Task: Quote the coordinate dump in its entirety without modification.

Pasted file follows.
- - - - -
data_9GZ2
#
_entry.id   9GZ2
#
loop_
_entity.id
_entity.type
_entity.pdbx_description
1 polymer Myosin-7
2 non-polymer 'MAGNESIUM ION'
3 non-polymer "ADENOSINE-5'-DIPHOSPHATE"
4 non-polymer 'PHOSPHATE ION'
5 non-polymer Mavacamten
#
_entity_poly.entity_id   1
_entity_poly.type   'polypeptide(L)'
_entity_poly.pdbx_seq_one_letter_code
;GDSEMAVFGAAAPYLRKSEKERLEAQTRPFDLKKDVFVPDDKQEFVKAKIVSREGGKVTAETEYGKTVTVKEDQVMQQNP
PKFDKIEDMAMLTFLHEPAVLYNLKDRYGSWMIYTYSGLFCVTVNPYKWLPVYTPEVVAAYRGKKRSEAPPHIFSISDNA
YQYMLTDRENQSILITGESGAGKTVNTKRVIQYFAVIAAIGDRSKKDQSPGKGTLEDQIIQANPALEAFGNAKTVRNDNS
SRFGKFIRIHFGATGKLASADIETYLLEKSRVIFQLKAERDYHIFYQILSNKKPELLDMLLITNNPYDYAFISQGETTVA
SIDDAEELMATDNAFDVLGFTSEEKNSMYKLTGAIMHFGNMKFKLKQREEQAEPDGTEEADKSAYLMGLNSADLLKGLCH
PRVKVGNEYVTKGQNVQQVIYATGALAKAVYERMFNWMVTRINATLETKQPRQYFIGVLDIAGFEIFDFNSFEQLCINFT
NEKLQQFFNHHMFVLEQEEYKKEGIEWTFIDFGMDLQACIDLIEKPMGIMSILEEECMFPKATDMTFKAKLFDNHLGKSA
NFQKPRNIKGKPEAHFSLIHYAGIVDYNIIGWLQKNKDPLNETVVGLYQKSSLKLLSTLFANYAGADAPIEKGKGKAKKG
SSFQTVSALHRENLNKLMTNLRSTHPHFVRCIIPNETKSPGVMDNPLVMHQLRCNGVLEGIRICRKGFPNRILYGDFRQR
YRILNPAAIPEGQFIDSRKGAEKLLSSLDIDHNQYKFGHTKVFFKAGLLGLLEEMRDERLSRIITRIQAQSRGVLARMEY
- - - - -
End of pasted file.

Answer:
data_9GZ2
#
_entry.id   9GZ2
#
loop_
_entity.id
_entity.type
_entity.pdbx_description
1 polymer Myosin-7
2 non-polymer 'MAGNESIUM ION'
3 non-polymer "ADENOSINE-5'-DIPHOSPHATE"
4 non-polymer 'PHOSPHATE ION'
5 non-polymer Mavacamten
#
_entity_poly.entity_id   1
_entity_poly.type   'polypeptide(L)'
_entity_poly.pdbx_seq_one_letter_code
;GDSEMAVFGAAAPYLRKSEKERLEAQTRPFDLKKDVFVPDDKQEFVKAKIVSREGGKVTAETEYGKTVTVKEDQVMQQNP
PKFDKIEDMAMLTFLHEPAVLYNLKDRYGSWMIYTYSGLFCVTVNPYKWLPVYTPEVVAAYRGKKRSEAPPHIFSISDNA
YQYMLTDRENQSILITGESGAGKTVNTKRVIQYFAVIAAIGDRSKKDQSPGKGTLEDQIIQANPALEAFGNAKTVRNDNS
SRFGKFIRIHFGATGKLASADIETYLLEKSRVIFQLKAERDYHIFYQILSNKKPELLDMLLITNNPYDYAFISQGETTVA
SIDDAEELMATDNAFDVLGFTSEEKNSMYKLTGAIMHFGNMKFKLKQREEQAEPDGTEEADKSAYLMGLNSADLLKGLCH
PRVKVGNEYVTKGQNVQQVIYATGALAKAVYERMFNWMVTRINATLETKQPRQYFIGVLDIAGFEIFDFNSFEQLCINFT
NEKLQQFFNHHMFVLEQEEYKKEGIEWTFIDFGMDLQACIDLIEKPMGIMSILEEECMFPKATDMTFKAKLFDNHLGKSA
NFQKPRNIKGKPEAHFSLIHYAGIVDYNIIGWLQKNKDPLNETVVGLYQKSSLKLLSTLFANYAGADAPIEKGKGKAKKG
SSFQTVSALHRENLNKLMTNLRSTHPHFVRCIIPNETKSPGVMDNPLVMHQLRCNGVLEGIRICRKGFPNRILYGDFRQR
YRILNPAAIPEGQFIDSRKGAEKLLSSLDIDHNQYKFGHTKVFFKAGLLGLLEEMRDERLSRIITRIQAQSRGVLARMEY